Alaskans endure rising insurance costs

Open enrollment for health insurance. (Photo by Lisa Phu/KTOO)
Open enrollment for health insurance. (Photo by Lisa Phu/KTOO)

Alaskans shopping for individual health insurance on the federal exchange will only be able to choose from one insurer when open enrollment starts on November 1st.

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Premera Blue Cross Blue Shield of Alaska is increasing premiums an average of 7.3 percent.

State officials are trying to head off bigger price increases in the future.

Juneau Montessori School teacher Laurie Clark loves working with toddlers. But the 61-year-old is not sure how much longer she can afford to do it. Her job doesn’t provide insurance. And she’s paying $1,500 per month for individual health insurance, three times what she paid last year in New Mexico.

“What choice do I have? I could be uninsured and take a risk of not being able to afford health care, or hospitalization, or visits to a doctor,” she said. “I just wasn’t — you know, I’m not a risk taker. I didn’t want to do that.”

High insurance premiums are a problem in the state. For example, Premera had increases of 37 and 38 percent the last two years. And four companies have dropped out of the insurance exchange, citing an inability to offer competitive premiums that would cover their health costs.

There are two reasons. Health care just costs more in Alaska than in other states. The other reason is a lot of Alaskans with existing health problems buy plans on the exchange, which is a central feature of the federal Affordable Care Act.

Alaska Division of Insurance Director Lori Wing-Heier says the state government wants to attract more insurers.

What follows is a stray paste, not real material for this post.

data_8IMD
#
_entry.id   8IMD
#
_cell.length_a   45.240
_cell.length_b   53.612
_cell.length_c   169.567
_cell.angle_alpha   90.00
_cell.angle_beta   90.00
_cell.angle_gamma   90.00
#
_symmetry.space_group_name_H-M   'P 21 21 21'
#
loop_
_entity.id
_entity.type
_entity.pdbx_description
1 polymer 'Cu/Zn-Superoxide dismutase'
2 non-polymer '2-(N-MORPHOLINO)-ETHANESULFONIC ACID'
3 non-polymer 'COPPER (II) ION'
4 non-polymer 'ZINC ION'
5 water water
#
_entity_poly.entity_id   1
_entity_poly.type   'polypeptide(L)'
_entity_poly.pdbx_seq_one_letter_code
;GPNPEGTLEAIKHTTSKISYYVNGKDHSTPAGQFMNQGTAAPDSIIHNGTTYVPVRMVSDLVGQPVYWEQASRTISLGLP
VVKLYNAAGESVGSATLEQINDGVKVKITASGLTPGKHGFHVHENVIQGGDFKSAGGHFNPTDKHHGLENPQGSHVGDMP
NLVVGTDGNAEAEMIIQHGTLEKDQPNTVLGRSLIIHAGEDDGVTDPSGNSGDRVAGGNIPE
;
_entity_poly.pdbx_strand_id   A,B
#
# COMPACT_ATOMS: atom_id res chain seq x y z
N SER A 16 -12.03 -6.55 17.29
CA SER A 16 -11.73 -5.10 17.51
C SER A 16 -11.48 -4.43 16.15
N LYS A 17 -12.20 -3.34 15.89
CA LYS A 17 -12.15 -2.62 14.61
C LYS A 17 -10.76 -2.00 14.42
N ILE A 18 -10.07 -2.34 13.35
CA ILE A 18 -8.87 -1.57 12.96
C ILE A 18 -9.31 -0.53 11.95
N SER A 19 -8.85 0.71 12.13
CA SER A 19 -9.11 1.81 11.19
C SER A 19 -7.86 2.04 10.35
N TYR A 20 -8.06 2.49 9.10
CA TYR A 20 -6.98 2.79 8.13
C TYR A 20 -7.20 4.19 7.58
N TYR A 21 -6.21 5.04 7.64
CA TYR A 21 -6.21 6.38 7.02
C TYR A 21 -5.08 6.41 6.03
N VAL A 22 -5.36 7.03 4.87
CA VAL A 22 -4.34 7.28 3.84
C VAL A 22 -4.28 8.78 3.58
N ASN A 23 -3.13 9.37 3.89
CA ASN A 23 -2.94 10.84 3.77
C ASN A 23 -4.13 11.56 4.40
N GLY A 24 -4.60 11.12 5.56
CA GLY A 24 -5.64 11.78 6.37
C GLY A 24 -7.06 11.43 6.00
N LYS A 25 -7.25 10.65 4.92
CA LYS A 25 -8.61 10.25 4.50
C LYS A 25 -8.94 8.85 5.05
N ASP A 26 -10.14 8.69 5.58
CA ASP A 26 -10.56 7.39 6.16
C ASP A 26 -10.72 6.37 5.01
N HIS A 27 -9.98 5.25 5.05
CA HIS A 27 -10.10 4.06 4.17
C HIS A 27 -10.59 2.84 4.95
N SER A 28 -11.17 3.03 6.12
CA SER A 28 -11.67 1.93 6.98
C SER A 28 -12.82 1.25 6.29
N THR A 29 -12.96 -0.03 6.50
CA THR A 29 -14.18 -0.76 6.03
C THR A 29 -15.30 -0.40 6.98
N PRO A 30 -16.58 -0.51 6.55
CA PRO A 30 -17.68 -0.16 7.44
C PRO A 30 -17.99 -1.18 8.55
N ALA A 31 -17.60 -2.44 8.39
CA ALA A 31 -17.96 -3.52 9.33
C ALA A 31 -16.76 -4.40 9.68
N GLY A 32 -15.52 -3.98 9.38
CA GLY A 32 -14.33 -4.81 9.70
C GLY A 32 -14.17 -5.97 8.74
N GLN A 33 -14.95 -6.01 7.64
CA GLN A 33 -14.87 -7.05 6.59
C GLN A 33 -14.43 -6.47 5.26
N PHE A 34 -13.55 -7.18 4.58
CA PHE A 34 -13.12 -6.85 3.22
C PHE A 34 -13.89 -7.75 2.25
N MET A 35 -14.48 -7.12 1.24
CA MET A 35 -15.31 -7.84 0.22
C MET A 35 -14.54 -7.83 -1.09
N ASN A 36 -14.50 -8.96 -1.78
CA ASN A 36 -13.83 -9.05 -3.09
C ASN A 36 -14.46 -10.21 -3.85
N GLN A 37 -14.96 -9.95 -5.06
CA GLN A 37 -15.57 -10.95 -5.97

“It’s good for consumers to have a choice, so that they can compare plans, compare services, compare the providers, and elect who they want to basically contract their health care insurance with,” Wing-Heier said. “And at this point in time, consumers in Alaska in the individual market will not be able to do that.”

The first step the state took was a law introduced by Gov. Bill Walker and passed by the Legislature. It provided $55 million in reinsurance to offset Premera’s individual insurance costs in 2017 and 2018. Premera estimated it helped lessen its premium increase from nearly 10 percent to 7.3 percent.

Some legislators say they don’t want to pay insurers beyond 2018.

So, Wing-Heier is looking for a permanent source of funding for individual market reinsurance. A federal “innovation waiver” could help. The state plans to apply for the waiver to relax some federal rules regarding reinsurance. Wing-Heier says finding a long-term solution is important.

“I think you will see insurance companies look to come to Alaska, because they know that those large losses are going to go to the reinsurance program, and that there is a way that they can price the insurance where they can at least break even – if not make a small profit,” Wing-Heier said.

Premera spokeswoman Melanie Coon says the company is committed to Alaska. But she says it will remain a challenge to control premiums, without a long-term fix.

“You’re still trying to spread very large costs across a very small population,” she said.

It can be a tough sell. While most Alaskans qualify for federal tax credits that lower their individual insurance premiums to less than $75 a month, those who don’t qualify face high costs.

Juneau insurance agent Alan Plotnick of Shattuck and Grummett Insurance says his clients are sometimes shocked by the cost of individual insurance. Some choose to pay a penalty fee of 2.5 percent of their income instead of buying insurance. Others qualify for a federal hardship exemption from the fee.

“I’ve had somebody go to tears before because they just simply can’t afford it, and ended up not being able to get a plan,” Plotnick said. “Sure, they can file for the hardship and get an exemption from the fee, but that doesn’t help them get a plan and have the peace of mind of having good health insurance coverage. And that breaks my heart.”

Laurie Clark is one of Plotnick’s clients. She says she wants to stay in her teaching job. But she may have to reconsider – she’s paying more for insurance each month than for her home.

“It’s just amazing that all of my life, I had health insurance,” Clark said. “And I never thought I’d be in this position.”

The Division of Insurance is aiming to file for the innovation waiver by Oct. 31.